Crosscut saw

Crosscut saw
Saw Saw, n. [OE. sawe, AS. sage; akin to D. zaag, G. s["a]ge, OHG. sega, saga, Dan. sav, Sw. s[*a]g, Icel. s["o]g, L. secare to cut, securis ax, secula sickle. Cf. {Scythe}, {Sickle}, {Section}, {Sedge}.] An instrument for cutting or dividing substances, as wood, iron, etc., consisting of a thin blade, or plate, of steel, with a series of sharp teeth on the edge, which remove successive portions of the material by cutting and tearing. [1913 Webster]

Note: Saw is frequently used adjectively, or as the first part of a compound. [1913 Webster]

{Band saw}, {Crosscut saw}, etc. See under {Band}, {Crosscut}, etc.

{Circular saw}, a disk of steel with saw teeth upon its periphery, and revolved on an arbor.

{Saw bench}, a bench or table with a flat top for for sawing, especially with a circular saw which projects above the table.

{Saw file}, a three-cornered file, such as is used for sharpening saw teeth.

{Saw frame}, the frame or sash in a sawmill, in which the saw, or gang of saws, is held.

{Saw gate}, a saw frame.

{Saw gin}, the form of cotton gin invented by Eli Whitney, in which the cotton fibers are drawn, by the teeth of a set of revolving circular saws, through a wire grating which is too fine for the seeds to pass.

{Saw grass} (Bot.), any one of certain cyperaceous plants having the edges of the leaves set with minute sharp teeth, especially the {Cladium Mariscus} of Europe, and the {Cladium effusum} of the Southern United States. Cf. {Razor grass}, under {Razor}.

{Saw log}, a log of suitable size for sawing into lumber.

{Saw mandrel}, a mandrel on which a circular saw is fastened for running.

{Saw pit}, a pit over which timbor is sawed by two men, one standing below the timber and the other above. --Mortimer.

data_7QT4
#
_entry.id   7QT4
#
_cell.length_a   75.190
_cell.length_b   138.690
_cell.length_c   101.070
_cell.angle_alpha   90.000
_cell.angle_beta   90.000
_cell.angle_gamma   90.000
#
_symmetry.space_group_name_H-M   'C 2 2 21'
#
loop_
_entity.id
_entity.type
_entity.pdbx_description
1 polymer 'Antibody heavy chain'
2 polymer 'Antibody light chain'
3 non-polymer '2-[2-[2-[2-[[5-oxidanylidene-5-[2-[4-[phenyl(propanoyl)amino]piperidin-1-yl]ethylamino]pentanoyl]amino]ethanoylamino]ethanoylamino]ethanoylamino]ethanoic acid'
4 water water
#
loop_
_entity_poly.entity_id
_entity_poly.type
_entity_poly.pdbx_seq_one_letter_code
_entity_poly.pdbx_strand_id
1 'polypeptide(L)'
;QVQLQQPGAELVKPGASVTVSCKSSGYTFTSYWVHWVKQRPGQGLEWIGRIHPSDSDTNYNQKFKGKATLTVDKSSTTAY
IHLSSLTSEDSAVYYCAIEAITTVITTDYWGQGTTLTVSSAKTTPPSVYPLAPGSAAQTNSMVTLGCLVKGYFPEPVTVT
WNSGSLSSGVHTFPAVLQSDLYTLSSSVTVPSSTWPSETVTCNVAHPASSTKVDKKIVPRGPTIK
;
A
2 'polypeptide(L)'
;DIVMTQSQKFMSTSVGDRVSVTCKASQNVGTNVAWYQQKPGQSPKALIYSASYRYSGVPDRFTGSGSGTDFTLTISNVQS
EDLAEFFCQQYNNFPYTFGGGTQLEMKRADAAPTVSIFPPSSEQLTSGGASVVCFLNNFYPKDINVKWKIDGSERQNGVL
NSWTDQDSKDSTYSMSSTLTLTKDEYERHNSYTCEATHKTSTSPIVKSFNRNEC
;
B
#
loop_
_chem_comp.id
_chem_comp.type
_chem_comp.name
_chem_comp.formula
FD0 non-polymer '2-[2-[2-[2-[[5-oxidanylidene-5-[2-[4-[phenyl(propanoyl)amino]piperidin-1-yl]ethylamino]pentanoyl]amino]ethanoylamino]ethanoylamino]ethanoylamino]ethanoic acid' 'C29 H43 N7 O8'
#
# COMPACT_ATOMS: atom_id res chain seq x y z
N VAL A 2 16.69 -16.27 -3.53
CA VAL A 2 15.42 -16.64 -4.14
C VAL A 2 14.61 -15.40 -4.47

{Saw sharpener} (Zo["o]l.), the great titmouse; -- so named from its harsh call note. [Prov. Eng.]

{Saw whetter} (Zo["o]l.), the marsh titmouse ({Parus palustris}); -- so named from its call note. [Prov. Eng.]

{Scroll saw}, a ribbon of steel with saw teeth upon one edge, stretched in a frame and adapted for sawing curved outlines; also, a machine in which such a saw is worked by foot or power. [1913 Webster]

The Collaborative International Dictionary of English. 2000.

Игры ⚽ Нужна курсовая?

Look at other dictionaries:

  • Crosscut saw — Crosscut Cross cut , n. 1. A short cut across; a path shorter than by the high road. [1913 Webster] 2. (Mining) A level driven across the course of a vein, or across the main workings, as from one gangway to another. [1913 Webster] {Crosscut saw} …   The Collaborative International Dictionary of English

  • crosscut saw — n. a saw with a blade designed to cut across the grain of wood: see SAW1 …   English World dictionary

  • Crosscut saw — This article is about the cutting implement. For the 1941 and 1966 song, see Crosscut Saw (song). A five foot lance tooth crosscut saw A crosscut saw is a saw that is specially designed for making crosscuts. A crosscut is a cut made horizontally… …   Wikipedia

  • Crosscut Saw (song) — Cross Cut Saw Blues Single by Tommy McClennan B side You Can t Read My Mind …   Wikipedia

  • crosscut saw — noun handsaw that cuts at right angles to the grain (or major axis) • Syn: ↑crosscut handsaw, ↑cutoff saw • Hypernyms: ↑handsaw, ↑hand saw, ↑carpenter s saw …   Useful english dictionary

  • crosscut saw — /krɒskʌt ˈsɔ/ (say kroskut saw) noun any saw designed to cut across the grain, as a handsaw or a panel saw, but especially a large saw with a handle at each end …  

  • crosscut saw —    A saw with fine teeth set and angled to cut transversely through the grain of a dense material, usually wood. Also see circular saw, kerf, and ripsaw …   Glossary of Art Terms

  • crosscut saw — cross′cut saw′ n. bui a saw for cutting across the grain • Etymology: 1635–45 …   From formal English to slang

  • crosscut saw — noun Date: 1645 a saw designed chiefly to cut across the grain of wood compare ripsaw …   New Collegiate Dictionary

  • crosscut saw — a saw for cutting wood perpendicular to the grain. [1635 45, Amer.] * * * …   Universalium

Share the article and excerpts

Direct link
Do a right-click on the link above
and select “Copy Link”